• Don Carlos, Prince of Asturias, son of King Philip II of Spain, was of a difficult and rebellious character. On the night of 19 April 1562, he was groping around in the dark after a night spent with some ladies when he fell down a flight of stairs and landed on his head. There he was found the next morning, unconscious and partially paralyzed. He later became blind, developed a high fever and his head swelled to an enormous size. In a moment of lucidity, he asked that he wanted to make a personal petition to Saint Didacus. Didacus's body was brought to his chambers. The prior of the convent placed one of Carlos' hands upon the chest of Didacus, whereupon the prince fell into a deep and peaceful sleep. Six hours later, he awoke and related that in a dream, he saw Didacus telling him that he would not die. The prince recovered from his brush with death.[4] Other sources have Didacus's body laid on the prince's bed.[10]


Mechanical model[edit]

A wooden figure. Gears are visible on the right.
The monk automaton exhibited in the Metropolitan Museum of Art in 2020.

The Smithsonian Institution holds a clockwork automaton of a monk. The model would perform a number of set actions, including the beating of the breast which accompanies the Mea culpa prayer. A possible provenance would be a presumed model of Didacus, commissioned by Philip II of Spain to Juanelo Turriano, mechanic to Emperor Charles V.[10]

Historical theories for why the friar was built include that: Philip II wished to share the miracle of his son's recovery with his people; or the clockwork friar provided a portable model of "how to pray" which could be displayed around the kingdom.[11]

See also[edit]


  1. ^ The friary had been founded in 1409 and soon became a major center of the reform of the Order on the Iberian peninsula. It survives as a Parador.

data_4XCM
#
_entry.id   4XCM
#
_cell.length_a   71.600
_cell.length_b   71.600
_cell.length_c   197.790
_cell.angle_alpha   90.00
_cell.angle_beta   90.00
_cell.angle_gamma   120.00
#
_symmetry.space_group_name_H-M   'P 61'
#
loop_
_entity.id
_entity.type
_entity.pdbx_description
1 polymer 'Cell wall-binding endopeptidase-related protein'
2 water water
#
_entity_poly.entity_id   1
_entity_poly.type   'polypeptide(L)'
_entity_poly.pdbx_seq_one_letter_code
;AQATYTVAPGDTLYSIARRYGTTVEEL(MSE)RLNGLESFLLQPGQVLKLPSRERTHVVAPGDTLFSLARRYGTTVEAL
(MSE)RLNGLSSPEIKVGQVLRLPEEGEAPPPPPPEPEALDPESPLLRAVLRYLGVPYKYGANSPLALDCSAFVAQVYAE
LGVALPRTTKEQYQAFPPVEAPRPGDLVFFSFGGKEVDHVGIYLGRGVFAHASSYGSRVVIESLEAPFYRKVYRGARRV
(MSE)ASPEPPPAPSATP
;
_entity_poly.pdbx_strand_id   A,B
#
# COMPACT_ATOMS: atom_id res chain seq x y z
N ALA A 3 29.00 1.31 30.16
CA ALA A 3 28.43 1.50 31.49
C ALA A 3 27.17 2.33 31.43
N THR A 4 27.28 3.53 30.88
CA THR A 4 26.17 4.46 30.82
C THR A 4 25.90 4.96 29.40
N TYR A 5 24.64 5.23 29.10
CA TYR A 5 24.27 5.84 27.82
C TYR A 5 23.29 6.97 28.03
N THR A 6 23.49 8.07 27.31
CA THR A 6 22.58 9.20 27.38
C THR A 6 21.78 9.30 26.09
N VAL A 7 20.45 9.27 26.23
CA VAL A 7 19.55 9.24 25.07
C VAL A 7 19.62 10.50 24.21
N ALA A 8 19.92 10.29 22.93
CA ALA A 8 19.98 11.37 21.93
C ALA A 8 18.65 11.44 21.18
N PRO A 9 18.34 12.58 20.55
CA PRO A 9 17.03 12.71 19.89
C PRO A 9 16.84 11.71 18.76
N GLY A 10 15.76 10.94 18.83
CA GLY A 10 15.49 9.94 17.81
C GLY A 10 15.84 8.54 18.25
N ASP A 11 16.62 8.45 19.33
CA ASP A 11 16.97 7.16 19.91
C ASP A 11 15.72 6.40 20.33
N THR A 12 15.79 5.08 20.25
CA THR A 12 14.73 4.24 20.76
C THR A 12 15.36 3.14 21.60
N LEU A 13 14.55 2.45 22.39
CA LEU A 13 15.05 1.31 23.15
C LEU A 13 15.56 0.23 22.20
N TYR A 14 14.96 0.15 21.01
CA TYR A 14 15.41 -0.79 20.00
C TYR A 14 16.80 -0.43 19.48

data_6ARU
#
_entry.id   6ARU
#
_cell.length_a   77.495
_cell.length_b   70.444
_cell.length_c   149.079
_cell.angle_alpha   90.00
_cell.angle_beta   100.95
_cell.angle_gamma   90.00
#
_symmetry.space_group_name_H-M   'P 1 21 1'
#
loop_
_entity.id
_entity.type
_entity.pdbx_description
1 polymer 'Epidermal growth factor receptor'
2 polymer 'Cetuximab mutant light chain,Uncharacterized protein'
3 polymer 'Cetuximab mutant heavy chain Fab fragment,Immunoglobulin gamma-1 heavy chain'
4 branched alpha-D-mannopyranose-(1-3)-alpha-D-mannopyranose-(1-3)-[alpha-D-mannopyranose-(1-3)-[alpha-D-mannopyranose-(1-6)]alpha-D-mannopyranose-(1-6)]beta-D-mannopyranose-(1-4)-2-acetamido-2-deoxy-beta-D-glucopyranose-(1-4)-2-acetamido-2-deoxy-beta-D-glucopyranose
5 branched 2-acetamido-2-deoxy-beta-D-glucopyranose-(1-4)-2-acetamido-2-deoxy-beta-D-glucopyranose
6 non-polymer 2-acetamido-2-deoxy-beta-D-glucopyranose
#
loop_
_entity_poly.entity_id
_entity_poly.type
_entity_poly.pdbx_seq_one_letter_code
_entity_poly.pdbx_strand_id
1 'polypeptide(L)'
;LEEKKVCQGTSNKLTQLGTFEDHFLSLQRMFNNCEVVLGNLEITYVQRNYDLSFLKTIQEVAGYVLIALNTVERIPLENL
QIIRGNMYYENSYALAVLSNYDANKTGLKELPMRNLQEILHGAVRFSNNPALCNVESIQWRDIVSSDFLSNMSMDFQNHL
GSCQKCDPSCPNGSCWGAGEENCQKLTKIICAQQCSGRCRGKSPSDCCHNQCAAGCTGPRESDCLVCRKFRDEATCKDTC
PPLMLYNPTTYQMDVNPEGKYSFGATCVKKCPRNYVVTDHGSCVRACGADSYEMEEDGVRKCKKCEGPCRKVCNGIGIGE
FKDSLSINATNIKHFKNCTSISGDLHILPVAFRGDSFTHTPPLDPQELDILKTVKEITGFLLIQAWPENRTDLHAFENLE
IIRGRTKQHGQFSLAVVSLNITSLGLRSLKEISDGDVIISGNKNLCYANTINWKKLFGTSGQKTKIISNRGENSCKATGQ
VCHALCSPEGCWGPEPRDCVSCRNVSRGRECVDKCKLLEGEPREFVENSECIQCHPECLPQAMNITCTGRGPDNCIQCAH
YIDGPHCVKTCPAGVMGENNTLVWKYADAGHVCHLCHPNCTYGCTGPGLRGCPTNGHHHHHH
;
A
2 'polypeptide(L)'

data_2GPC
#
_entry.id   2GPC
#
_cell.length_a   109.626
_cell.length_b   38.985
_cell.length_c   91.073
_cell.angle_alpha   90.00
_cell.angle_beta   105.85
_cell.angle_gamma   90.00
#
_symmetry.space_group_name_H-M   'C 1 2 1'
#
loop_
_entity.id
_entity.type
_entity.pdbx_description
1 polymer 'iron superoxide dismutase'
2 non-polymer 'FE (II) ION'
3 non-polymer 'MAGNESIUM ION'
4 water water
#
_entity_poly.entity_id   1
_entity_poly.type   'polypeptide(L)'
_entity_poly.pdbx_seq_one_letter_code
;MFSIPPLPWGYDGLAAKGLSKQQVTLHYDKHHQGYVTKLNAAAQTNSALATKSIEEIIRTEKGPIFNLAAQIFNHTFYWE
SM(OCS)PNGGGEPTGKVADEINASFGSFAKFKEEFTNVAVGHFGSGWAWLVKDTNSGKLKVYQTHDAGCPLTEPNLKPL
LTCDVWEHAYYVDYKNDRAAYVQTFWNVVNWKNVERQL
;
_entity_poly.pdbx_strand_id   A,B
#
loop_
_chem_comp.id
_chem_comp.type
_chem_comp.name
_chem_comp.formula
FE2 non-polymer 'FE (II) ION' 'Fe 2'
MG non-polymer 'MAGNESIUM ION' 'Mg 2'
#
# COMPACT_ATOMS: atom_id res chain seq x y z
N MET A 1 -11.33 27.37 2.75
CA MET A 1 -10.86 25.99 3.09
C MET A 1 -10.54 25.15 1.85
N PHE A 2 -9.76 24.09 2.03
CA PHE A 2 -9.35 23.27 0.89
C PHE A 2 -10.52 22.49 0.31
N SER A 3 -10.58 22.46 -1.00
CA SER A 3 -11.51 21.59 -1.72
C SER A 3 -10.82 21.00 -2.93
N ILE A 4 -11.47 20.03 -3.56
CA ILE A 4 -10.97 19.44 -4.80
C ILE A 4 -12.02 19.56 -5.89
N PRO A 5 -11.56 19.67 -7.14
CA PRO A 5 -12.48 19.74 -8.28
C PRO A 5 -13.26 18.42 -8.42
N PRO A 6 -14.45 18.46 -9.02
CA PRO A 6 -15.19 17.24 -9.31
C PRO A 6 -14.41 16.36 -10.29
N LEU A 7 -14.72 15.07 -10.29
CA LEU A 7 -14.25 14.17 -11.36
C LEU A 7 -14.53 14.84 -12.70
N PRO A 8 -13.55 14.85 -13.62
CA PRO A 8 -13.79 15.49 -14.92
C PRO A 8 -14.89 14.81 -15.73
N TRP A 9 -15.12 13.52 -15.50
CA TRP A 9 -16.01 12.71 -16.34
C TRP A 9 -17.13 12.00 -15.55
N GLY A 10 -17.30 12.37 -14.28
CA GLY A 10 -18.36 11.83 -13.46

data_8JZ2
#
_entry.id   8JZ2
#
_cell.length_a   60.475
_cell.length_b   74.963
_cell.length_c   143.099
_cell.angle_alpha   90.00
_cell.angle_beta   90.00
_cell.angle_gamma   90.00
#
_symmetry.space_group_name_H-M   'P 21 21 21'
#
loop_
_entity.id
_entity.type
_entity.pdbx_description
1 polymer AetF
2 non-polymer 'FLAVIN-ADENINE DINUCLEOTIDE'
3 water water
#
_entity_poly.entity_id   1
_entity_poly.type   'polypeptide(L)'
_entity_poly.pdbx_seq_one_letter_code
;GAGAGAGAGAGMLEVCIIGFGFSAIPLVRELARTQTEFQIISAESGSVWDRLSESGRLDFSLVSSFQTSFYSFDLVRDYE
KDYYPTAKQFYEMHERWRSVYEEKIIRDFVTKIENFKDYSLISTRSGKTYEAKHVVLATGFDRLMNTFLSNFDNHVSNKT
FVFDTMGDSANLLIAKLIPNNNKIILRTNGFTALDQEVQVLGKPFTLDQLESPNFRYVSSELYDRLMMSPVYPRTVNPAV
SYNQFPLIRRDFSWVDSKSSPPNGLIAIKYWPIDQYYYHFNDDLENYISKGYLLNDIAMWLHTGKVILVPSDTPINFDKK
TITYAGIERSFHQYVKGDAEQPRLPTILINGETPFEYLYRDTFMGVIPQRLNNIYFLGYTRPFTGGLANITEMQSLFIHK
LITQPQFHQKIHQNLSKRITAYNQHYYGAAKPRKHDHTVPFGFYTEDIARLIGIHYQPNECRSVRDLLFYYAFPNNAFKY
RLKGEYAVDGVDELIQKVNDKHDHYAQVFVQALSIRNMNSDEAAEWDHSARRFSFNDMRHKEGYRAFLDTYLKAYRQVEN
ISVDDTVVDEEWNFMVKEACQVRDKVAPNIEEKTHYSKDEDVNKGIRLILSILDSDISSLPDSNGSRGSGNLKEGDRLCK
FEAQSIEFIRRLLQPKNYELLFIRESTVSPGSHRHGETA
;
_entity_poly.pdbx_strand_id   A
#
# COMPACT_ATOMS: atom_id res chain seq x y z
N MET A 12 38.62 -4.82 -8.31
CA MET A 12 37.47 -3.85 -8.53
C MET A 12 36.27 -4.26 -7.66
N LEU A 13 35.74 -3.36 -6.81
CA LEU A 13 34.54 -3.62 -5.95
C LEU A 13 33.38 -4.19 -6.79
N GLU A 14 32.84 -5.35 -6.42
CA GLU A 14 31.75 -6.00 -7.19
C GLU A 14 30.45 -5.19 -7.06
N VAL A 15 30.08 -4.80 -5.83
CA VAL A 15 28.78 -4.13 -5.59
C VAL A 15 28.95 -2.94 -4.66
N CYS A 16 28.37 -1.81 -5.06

1. ^ a b c "Saint Didacus of Alcalá: “Blue-Collar” Franciscan", Commission on the Franciscan Intellectual Tradition, 08 November 2021
  2. ^ a b "San Diego (St. Didacus)", Roman Catholic Diocese of San Diego
  3. ^ Donovan, Stephen. "St. Didacus." The Catholic Encyclopedia Vol. 4. New York: Robert Appleton Company, 1908. 14 June 2023 Public Domain This article incorporates text from this source, which is in the public domain.
  4. ^ a b c Sa-onoy, Modesto P., Parroquia de San Diego, Today Printers and Publishers, Bacolod, Philippines, pp. 176–177
  5. ^ "Heritage Building: Ermita de San Diego" (in Spanish). Instituto Andaluz del Patrimonio Histórico.
  6. ^ "Saint Didacus"; Franciscan Media
  7. ^ Bright, William (1998). 1500 California Place Names: Their Origin and Meaning. Berkeley: University of California Press. p. 130. ISBN 9780520212718 – via EBSCOhost.
  8. ^ Halavais, Mary H. (1999). "Rev. of La Historia de San Diego de Alcala. Su vida, su canonizacion y su legado by Thomas E. Case". The Journal of San Diego History. 45 (4). San Diego Historical Society.
  9. ^ Tabor, Margaret Emma (1908). The Saints in Arts: With Their Attributes and Symbols Alphabetically Arranged. Frederick A. Stokes. p. 59.
  10. ^ a b King, Elizabeth (Spring 2002). "Clockwork Prayer: A Sixteenth-Century Mechanical Monk". Blackbird. 1 (1).
  11. ^ Radiolab: A Clockwork Miracle

 This article incorporates text from a publication now in the public domainHerbermann, Charles, ed. (1913). "St. Didacus". Catholic Encyclopedia. New York: Robert Appleton Company.

External links[edit]